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Are you an honest DIY investor?

If you have been fortunate to build some savings, you will soon face a decision.


You, or somebody you trust, will need to manage your money.

It does not matter if you put all your money in Index funds, or in money market accounts, or in CDs -  there is somebody, somewhere affecting your investment success. We have seen many individuals invest their money as true professionals, and we have seen so called “investment professionals” invest clients’ money in an amateurish fashion.

It does not matter who invests your money, but what does matter is their mindset. Are they amateurs or professionals? Many great posts have been written before on this topic*, but how could it apply to what we see so often in investing? Can we be truly honest with ourselves about the mindset of whomever is managing our money?

We are one of the few financial advisors that will tell you that anyone can manage their own money. But it does not matter what you “can” do. There are a lot of activities you can do.  How many of those do you trust you will do the difficult, the most uncomfortable thing that is required for long term success?  Part of maturity in any endeavor is the calm acceptance of reality, allowing us to turn our attention to those things that are more meaningful to us, and where we can be better than average.  Can we be truly honest with ourselves about our proper mindset when managing our money? We have no doubt that many people can. Thinking through the following paradoxes may help.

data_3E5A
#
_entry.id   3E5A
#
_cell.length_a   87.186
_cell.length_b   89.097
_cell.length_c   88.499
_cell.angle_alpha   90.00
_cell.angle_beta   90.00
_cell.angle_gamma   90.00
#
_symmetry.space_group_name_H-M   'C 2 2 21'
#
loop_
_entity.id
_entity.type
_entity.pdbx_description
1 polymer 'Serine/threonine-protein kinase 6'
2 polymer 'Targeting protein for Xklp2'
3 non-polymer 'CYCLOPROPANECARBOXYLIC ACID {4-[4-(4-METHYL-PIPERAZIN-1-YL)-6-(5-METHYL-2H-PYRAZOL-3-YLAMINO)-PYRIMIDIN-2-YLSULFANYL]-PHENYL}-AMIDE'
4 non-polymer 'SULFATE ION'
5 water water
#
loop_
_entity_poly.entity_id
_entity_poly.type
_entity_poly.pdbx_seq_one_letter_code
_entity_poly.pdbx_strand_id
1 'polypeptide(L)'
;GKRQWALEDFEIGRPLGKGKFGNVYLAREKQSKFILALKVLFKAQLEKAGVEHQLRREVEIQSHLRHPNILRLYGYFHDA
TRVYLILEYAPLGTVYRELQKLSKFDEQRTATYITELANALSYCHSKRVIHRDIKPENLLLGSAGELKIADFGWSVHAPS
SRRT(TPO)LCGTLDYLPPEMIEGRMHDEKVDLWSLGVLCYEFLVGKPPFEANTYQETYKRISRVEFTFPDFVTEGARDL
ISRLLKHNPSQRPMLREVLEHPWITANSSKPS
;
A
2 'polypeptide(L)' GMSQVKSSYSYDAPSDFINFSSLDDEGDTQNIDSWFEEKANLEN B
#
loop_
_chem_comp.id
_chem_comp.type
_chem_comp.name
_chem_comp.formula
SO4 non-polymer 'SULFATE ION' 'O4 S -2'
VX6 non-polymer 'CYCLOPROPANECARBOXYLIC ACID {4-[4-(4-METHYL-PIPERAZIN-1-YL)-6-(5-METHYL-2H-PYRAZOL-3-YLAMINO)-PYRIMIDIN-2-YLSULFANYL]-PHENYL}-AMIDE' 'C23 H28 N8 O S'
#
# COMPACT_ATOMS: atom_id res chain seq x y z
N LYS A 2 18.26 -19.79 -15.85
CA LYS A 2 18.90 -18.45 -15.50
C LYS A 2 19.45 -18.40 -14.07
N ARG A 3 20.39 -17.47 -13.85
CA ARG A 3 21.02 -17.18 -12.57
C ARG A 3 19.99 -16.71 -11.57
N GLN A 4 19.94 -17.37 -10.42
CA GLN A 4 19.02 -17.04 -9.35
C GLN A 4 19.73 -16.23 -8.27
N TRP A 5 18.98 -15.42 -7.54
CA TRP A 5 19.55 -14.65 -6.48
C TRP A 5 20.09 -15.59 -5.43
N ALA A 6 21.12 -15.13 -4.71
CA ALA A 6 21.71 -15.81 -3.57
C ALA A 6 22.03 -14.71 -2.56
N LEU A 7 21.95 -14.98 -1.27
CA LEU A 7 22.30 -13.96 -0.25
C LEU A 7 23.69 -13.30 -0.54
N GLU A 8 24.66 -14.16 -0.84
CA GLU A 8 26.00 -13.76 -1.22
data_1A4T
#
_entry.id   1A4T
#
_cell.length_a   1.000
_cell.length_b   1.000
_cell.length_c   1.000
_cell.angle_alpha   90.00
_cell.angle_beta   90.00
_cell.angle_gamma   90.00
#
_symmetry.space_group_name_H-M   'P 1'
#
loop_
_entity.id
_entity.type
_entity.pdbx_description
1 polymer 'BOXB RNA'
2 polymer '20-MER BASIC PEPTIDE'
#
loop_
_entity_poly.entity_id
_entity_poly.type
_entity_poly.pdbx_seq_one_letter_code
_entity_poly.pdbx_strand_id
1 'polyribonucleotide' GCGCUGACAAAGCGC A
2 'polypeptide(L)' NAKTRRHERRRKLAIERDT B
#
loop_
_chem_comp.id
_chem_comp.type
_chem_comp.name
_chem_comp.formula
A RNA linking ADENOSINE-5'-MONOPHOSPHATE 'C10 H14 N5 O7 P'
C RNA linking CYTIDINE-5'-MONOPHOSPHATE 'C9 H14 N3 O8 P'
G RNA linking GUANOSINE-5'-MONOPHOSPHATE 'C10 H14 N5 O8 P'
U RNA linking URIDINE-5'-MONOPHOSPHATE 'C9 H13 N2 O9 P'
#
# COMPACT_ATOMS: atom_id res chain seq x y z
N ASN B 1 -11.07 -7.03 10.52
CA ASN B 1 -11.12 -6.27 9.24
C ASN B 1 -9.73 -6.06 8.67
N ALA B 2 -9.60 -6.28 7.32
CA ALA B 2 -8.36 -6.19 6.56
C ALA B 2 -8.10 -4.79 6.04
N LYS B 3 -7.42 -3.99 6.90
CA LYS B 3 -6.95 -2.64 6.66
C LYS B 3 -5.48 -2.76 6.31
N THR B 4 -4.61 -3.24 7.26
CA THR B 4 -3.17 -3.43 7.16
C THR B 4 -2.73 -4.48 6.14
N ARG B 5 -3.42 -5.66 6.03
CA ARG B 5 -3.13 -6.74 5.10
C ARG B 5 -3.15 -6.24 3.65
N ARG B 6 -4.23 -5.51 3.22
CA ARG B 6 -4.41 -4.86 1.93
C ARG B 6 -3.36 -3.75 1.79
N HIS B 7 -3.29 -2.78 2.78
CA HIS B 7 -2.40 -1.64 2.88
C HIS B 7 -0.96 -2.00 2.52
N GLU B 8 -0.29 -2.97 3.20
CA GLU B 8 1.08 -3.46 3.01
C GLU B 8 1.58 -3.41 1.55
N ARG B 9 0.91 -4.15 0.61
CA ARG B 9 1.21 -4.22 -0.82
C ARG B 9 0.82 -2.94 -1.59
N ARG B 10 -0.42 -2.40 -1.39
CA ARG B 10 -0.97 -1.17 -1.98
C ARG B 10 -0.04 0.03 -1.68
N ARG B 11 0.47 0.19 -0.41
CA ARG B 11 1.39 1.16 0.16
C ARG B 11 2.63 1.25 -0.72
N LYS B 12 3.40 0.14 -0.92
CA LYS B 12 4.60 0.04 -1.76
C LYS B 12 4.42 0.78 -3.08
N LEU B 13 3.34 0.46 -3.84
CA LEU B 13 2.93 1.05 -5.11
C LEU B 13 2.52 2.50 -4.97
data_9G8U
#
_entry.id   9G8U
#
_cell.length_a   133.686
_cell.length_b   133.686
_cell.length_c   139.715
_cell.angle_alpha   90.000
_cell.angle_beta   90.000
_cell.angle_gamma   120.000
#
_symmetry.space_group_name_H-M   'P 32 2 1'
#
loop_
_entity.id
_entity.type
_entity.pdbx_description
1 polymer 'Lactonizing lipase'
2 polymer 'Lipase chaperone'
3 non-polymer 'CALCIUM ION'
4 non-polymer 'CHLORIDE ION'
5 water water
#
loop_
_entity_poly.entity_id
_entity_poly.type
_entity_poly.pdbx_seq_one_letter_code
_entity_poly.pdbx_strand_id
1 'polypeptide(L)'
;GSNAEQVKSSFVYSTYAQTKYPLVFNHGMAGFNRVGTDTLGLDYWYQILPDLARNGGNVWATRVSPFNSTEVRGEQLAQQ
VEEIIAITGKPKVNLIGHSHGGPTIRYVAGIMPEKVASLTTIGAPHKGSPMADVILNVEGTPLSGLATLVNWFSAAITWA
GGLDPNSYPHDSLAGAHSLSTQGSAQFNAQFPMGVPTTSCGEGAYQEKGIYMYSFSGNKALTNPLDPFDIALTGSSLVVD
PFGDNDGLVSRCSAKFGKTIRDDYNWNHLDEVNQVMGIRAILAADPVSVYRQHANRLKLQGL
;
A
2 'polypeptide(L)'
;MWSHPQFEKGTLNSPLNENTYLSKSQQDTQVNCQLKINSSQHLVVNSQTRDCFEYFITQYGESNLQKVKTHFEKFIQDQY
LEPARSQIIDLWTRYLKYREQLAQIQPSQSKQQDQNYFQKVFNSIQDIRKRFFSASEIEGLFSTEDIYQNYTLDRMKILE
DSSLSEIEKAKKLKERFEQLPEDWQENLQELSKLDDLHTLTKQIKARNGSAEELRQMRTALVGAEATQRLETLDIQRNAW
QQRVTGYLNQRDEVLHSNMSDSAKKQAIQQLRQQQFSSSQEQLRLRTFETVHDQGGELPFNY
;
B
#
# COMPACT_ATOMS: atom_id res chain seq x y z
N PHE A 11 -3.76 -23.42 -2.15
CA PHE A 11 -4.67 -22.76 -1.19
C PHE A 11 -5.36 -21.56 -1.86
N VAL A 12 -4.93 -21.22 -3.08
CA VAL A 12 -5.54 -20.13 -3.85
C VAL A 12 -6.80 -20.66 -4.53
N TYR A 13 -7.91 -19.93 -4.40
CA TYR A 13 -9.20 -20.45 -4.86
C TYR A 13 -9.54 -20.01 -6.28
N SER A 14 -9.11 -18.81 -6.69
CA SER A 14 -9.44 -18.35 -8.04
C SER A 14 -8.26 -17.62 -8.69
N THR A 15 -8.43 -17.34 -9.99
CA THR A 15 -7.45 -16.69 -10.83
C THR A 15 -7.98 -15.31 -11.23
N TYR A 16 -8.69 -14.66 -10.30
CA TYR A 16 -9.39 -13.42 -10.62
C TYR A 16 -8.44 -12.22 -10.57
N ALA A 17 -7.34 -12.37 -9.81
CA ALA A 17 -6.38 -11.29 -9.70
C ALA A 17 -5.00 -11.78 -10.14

Amateurs predict market action. Professionals position for market action.

Amateurs blame others for their losses. Professionals accept responsibility.

Amateurs focus only on the outcome; professionals focus on the process and confidently know the outcomes will take care of themselves.

Amateurs focus on what they can see in the markets. Professionals focus on what they can't see.

Amateurs value the one stock that doubled in price, even if it is not repeatable. Professionals value the things that are repeatable and do those consistently.

Amateurs want to get even with their losses. Professionals want to get better.

Amateurs get excited by seeing just great past returns and maximum drawdowns, professionals first get comfortable digging deeper to create a more complete picture of the future possibilities.  

Amateurs focus on how the market should be. Professionals focus on reality and how the market is.

Amateurs focus on absolute outcome or return. Professionals focus on the most reliable or probabilistic outcome or return.

Amateurs think they are almost always right about the market. Professionals know that many times they will be wrong about the markets and have the humility to accept that.

Amateurs have memorized the rules. Professionals also know the exceptions.

Amateurs think that knowledge in one area means they can quickly attain knowledge in another. Professionals stay in their circle of competence, regardless of how “easy” something else looks.

If you think a more professional approach could be beneficial for even a PORTION of your funds, please reach out to us to explore a potential fit. 

*Turning Pro: The Difference Between Amateurs and Professionals (fs.blog)